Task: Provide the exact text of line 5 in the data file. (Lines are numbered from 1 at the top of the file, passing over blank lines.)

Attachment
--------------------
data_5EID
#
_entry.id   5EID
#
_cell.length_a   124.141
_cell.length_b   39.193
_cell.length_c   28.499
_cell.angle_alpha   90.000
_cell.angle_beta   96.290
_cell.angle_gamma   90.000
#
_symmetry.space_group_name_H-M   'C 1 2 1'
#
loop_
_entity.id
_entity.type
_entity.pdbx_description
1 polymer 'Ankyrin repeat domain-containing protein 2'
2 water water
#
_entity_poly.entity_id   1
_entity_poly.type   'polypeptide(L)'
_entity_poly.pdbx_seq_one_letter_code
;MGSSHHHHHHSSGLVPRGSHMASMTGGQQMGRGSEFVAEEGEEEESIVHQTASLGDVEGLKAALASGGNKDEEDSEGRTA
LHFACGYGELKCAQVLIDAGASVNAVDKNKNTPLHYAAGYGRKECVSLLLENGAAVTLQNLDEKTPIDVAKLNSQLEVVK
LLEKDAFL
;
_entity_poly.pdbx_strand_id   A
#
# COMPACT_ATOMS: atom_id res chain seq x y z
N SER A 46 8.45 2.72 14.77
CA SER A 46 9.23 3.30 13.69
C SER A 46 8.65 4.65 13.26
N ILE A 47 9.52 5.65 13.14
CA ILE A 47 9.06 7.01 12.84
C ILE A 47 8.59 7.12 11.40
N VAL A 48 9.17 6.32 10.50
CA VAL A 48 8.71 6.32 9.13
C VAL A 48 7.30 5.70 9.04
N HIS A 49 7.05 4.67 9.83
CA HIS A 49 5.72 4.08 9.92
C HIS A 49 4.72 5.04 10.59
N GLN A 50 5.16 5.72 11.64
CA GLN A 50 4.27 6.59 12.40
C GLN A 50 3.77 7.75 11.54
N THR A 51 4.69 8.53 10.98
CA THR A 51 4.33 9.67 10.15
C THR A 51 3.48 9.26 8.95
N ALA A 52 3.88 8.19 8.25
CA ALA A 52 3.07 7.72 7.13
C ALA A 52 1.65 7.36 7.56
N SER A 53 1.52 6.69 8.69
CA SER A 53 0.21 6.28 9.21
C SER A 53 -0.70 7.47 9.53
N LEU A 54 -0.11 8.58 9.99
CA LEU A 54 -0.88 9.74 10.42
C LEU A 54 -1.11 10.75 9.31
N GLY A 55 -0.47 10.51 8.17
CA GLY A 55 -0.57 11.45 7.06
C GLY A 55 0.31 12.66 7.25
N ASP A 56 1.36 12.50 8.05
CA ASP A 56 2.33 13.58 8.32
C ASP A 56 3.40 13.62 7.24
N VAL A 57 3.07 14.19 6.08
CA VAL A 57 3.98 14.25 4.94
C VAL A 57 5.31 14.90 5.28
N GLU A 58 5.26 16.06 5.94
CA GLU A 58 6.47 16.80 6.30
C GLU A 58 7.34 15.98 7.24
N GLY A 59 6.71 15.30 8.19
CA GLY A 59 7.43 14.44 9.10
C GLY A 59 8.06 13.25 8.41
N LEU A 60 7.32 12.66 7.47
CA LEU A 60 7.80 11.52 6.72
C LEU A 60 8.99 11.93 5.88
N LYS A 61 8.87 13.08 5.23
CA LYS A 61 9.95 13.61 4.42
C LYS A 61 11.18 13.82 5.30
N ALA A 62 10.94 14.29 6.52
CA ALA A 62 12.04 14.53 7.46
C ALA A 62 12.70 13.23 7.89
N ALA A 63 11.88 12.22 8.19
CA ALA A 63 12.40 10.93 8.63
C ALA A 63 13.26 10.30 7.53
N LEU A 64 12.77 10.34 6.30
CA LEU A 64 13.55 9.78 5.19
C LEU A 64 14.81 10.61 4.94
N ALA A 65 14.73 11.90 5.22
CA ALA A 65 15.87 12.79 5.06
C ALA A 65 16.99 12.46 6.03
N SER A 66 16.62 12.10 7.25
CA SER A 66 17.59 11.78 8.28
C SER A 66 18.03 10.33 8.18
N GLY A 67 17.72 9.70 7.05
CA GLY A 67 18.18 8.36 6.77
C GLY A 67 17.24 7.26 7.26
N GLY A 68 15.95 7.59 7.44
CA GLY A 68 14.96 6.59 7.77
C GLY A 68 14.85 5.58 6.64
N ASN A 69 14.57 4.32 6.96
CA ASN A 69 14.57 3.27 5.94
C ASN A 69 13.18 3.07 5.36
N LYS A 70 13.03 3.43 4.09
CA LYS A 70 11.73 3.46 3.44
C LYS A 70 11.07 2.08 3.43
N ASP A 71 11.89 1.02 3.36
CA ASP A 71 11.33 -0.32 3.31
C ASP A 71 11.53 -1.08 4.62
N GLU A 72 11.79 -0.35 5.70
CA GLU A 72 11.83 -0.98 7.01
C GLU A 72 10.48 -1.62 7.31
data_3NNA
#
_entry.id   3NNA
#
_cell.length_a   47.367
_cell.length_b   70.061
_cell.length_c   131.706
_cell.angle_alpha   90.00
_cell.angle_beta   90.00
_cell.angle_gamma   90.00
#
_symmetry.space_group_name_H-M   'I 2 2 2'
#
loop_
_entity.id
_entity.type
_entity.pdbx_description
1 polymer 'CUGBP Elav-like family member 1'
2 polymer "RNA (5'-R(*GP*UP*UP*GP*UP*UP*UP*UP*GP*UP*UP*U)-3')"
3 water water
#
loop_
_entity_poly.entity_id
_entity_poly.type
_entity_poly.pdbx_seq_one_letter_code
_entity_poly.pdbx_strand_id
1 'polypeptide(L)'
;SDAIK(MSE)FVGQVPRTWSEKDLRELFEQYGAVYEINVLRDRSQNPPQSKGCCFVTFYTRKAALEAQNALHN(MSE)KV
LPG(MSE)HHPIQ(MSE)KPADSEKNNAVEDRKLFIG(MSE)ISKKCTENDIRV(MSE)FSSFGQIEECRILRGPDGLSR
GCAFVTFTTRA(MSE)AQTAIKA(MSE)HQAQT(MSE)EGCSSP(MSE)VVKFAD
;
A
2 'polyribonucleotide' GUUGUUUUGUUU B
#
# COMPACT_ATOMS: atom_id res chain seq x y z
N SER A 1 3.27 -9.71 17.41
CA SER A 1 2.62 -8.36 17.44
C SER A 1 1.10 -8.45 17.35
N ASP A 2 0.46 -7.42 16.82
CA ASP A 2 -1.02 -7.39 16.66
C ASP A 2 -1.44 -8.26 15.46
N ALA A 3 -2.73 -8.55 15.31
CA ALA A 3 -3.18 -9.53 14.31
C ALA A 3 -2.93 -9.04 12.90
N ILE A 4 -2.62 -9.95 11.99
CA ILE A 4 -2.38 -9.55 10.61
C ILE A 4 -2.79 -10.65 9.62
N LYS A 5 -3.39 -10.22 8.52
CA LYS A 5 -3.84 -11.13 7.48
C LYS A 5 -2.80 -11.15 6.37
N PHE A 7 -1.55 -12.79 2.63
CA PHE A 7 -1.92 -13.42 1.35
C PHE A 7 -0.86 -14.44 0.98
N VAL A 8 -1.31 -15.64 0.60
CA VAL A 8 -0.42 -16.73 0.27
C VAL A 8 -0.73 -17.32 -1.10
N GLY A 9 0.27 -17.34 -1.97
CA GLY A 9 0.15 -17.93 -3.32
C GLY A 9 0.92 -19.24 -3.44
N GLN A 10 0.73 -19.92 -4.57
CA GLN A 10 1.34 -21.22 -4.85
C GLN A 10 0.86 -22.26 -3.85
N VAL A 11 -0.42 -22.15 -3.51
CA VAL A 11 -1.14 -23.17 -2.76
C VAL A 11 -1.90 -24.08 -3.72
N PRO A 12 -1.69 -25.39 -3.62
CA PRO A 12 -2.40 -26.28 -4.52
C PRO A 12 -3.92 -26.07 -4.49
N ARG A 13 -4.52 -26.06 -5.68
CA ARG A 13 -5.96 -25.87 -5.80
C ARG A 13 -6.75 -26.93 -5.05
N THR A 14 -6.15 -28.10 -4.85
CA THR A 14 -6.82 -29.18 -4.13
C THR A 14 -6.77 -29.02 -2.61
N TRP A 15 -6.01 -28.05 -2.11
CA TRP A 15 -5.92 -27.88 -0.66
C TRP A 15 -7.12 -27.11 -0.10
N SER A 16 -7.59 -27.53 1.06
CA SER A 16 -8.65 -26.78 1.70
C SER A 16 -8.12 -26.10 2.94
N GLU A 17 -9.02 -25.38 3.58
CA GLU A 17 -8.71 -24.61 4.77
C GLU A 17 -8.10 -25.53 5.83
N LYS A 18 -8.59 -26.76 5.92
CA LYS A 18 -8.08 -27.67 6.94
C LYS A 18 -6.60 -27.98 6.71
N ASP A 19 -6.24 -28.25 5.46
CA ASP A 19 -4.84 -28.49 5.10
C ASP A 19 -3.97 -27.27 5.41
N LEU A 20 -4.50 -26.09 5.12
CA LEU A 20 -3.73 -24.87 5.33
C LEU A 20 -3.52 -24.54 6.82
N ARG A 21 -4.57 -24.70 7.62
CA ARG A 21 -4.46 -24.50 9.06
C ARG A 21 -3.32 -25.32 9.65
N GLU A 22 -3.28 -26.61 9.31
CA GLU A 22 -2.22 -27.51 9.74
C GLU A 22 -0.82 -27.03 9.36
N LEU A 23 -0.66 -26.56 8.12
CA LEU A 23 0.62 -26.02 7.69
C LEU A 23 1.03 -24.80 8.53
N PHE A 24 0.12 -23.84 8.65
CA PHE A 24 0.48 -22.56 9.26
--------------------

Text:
_cell.length_a   124.141